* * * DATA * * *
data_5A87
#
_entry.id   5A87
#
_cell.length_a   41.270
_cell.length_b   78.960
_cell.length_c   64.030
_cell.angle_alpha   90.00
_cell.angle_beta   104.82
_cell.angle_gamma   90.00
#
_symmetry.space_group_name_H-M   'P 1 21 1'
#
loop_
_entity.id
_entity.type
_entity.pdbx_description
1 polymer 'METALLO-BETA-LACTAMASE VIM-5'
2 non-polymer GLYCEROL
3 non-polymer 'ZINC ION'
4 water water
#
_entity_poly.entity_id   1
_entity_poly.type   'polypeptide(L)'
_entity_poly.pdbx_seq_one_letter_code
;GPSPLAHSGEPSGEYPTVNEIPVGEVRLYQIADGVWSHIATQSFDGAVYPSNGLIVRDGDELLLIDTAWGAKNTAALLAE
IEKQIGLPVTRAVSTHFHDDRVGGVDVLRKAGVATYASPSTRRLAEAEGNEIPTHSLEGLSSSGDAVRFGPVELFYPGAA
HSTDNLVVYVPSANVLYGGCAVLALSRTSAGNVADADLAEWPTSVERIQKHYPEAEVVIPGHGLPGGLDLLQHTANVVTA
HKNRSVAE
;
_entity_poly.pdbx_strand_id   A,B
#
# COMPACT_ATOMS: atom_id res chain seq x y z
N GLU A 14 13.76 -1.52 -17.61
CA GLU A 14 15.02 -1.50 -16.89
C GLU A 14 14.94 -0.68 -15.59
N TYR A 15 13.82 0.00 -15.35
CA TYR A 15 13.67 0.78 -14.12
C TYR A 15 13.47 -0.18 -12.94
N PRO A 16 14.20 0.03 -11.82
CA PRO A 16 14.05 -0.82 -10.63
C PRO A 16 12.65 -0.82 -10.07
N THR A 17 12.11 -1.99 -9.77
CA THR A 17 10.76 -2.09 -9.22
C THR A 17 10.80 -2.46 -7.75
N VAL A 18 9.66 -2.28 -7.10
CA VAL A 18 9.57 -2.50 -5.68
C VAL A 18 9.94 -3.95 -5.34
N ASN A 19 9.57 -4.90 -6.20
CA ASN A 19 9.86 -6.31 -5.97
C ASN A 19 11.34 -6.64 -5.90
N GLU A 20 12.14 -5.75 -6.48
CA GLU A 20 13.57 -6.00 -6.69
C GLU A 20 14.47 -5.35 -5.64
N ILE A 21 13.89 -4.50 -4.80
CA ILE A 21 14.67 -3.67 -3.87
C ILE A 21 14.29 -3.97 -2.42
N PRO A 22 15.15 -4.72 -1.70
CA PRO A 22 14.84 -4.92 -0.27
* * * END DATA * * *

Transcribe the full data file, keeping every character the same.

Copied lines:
data_5A87
#
_entry.id   5A87
#
_cell.length_a   41.270
_cell.length_b   78.960
_cell.length_c   64.030
_cell.angle_alpha   90.00
_cell.angle_beta   104.82
_cell.angle_gamma   90.00
#
_symmetry.space_group_name_H-M   'P 1 21 1'
#
loop_
_entity.id
_entity.type
_entity.pdbx_description
1 polymer 'METALLO-BETA-LACTAMASE VIM-5'
2 non-polymer GLYCEROL
3 non-polymer 'ZINC ION'
4 water water
#
_entity_poly.entity_id   1
_entity_poly.type   'polypeptide(L)'
_entity_poly.pdbx_seq_one_letter_code
;GPSPLAHSGEPSGEYPTVNEIPVGEVRLYQIADGVWSHIATQSFDGAVYPSNGLIVRDGDELLLIDTAWGAKNTAALLAE
IEKQIGLPVTRAVSTHFHDDRVGGVDVLRKAGVATYASPSTRRLAEAEGNEIPTHSLEGLSSSGDAVRFGPVELFYPGAA
HSTDNLVVYVPSANVLYGGCAVLALSRTSAGNVADADLAEWPTSVERIQKHYPEAEVVIPGHGLPGGLDLLQHTANVVTA
HKNRSVAE
;
_entity_poly.pdbx_strand_id   A,B
#
# COMPACT_ATOMS: atom_id res chain seq x y z
N GLU A 14 13.76 -1.52 -17.61
CA GLU A 14 15.02 -1.50 -16.89
C GLU A 14 14.94 -0.68 -15.59
N TYR A 15 13.82 0.00 -15.35
CA TYR A 15 13.67 0.78 -14.12
C TYR A 15 13.47 -0.18 -12.94
N PRO A 16 14.20 0.03 -11.82
CA PRO A 16 14.05 -0.82 -10.63
C PRO A 16 12.65 -0.82 -10.07
N THR A 17 12.11 -1.99 -9.77
CA THR A 17 10.76 -2.09 -9.22
C THR A 17 10.80 -2.46 -7.75
N VAL A 18 9.66 -2.28 -7.10
CA VAL A 18 9.57 -2.50 -5.68
C VAL A 18 9.94 -3.95 -5.34
N ASN A 19 9.57 -4.90 -6.20
CA ASN A 19 9.86 -6.31 -5.97
C ASN A 19 11.34 -6.64 -5.90
N GLU A 20 12.14 -5.75 -6.48
CA GLU A 20 13.57 -6.00 -6.69
C GLU A 20 14.47 -5.35 -5.64
N ILE A 21 13.89 -4.50 -4.80
CA ILE A 21 14.67 -3.67 -3.87
C ILE A 21 14.29 -3.97 -2.42
N PRO A 22 15.15 -4.72 -1.70
CA PRO A 22 14.84 -4.92 -0.27